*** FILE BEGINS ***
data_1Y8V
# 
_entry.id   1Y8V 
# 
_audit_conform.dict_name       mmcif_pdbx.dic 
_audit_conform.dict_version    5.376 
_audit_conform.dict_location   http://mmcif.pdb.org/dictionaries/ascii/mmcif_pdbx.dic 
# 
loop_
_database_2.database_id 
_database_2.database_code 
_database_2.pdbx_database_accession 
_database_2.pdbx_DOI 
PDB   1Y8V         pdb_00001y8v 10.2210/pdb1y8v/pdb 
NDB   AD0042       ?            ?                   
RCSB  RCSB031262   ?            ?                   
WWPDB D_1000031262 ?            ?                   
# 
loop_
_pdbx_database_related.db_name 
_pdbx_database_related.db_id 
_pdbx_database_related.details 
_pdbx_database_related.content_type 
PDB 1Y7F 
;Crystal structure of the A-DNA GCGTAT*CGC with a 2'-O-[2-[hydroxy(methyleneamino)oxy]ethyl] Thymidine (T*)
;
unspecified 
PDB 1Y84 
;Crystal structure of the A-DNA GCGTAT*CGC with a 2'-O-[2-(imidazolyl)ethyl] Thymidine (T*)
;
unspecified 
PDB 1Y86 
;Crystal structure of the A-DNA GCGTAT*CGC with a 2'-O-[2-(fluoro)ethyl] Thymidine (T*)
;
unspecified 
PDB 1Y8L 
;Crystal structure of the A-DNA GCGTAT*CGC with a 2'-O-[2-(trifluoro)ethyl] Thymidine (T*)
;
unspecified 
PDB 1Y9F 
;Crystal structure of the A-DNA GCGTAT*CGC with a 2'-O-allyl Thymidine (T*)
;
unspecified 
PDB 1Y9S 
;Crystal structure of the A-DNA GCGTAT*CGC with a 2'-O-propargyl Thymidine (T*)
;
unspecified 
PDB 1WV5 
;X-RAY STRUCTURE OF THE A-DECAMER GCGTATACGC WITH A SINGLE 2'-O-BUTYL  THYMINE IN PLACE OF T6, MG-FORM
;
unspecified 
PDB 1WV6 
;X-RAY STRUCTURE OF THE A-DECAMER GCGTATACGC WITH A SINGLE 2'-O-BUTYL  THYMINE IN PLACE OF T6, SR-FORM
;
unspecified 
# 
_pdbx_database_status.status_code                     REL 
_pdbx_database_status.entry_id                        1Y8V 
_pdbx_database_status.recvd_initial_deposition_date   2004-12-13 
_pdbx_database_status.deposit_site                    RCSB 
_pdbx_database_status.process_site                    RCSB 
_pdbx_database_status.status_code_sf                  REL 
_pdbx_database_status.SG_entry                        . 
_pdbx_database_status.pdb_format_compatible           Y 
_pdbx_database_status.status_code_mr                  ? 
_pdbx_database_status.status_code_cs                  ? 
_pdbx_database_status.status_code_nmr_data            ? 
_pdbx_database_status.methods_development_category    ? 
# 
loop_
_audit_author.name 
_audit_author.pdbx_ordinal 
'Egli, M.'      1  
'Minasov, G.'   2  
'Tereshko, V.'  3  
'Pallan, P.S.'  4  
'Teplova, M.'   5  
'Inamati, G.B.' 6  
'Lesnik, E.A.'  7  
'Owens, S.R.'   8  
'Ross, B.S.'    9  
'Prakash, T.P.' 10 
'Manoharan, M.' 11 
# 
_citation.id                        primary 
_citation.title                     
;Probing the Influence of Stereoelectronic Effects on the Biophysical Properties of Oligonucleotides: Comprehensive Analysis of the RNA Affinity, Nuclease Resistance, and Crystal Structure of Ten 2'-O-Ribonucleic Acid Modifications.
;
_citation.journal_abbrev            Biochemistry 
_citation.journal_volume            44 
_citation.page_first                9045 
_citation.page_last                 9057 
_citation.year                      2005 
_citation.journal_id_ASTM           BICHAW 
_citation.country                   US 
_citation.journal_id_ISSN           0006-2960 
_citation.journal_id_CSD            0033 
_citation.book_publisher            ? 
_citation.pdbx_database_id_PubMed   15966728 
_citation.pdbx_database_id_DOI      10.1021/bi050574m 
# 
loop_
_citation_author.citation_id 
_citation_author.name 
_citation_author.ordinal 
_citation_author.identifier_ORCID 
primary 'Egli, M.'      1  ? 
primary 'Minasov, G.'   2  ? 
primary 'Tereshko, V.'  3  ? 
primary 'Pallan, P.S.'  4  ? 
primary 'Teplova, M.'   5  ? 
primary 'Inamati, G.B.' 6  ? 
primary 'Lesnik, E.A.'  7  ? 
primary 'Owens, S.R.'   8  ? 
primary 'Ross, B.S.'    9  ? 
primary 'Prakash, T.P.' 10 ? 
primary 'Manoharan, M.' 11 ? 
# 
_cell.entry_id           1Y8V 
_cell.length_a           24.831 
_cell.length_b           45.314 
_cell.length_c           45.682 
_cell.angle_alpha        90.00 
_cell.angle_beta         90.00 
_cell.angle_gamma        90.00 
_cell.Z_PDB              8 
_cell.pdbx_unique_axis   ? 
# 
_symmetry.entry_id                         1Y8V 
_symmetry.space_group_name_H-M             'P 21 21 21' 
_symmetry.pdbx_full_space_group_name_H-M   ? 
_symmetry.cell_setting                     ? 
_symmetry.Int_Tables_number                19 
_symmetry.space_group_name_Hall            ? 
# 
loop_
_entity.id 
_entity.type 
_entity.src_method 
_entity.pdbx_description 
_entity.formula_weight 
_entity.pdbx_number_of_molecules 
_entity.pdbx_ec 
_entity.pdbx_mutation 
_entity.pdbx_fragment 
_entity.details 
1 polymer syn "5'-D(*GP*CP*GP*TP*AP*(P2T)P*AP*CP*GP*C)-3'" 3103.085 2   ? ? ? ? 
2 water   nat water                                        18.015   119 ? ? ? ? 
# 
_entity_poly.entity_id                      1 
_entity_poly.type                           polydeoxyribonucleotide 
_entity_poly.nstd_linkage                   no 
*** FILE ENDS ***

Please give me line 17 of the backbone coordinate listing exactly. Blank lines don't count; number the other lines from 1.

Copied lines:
WWPDB D_1000031262 ?            ?                   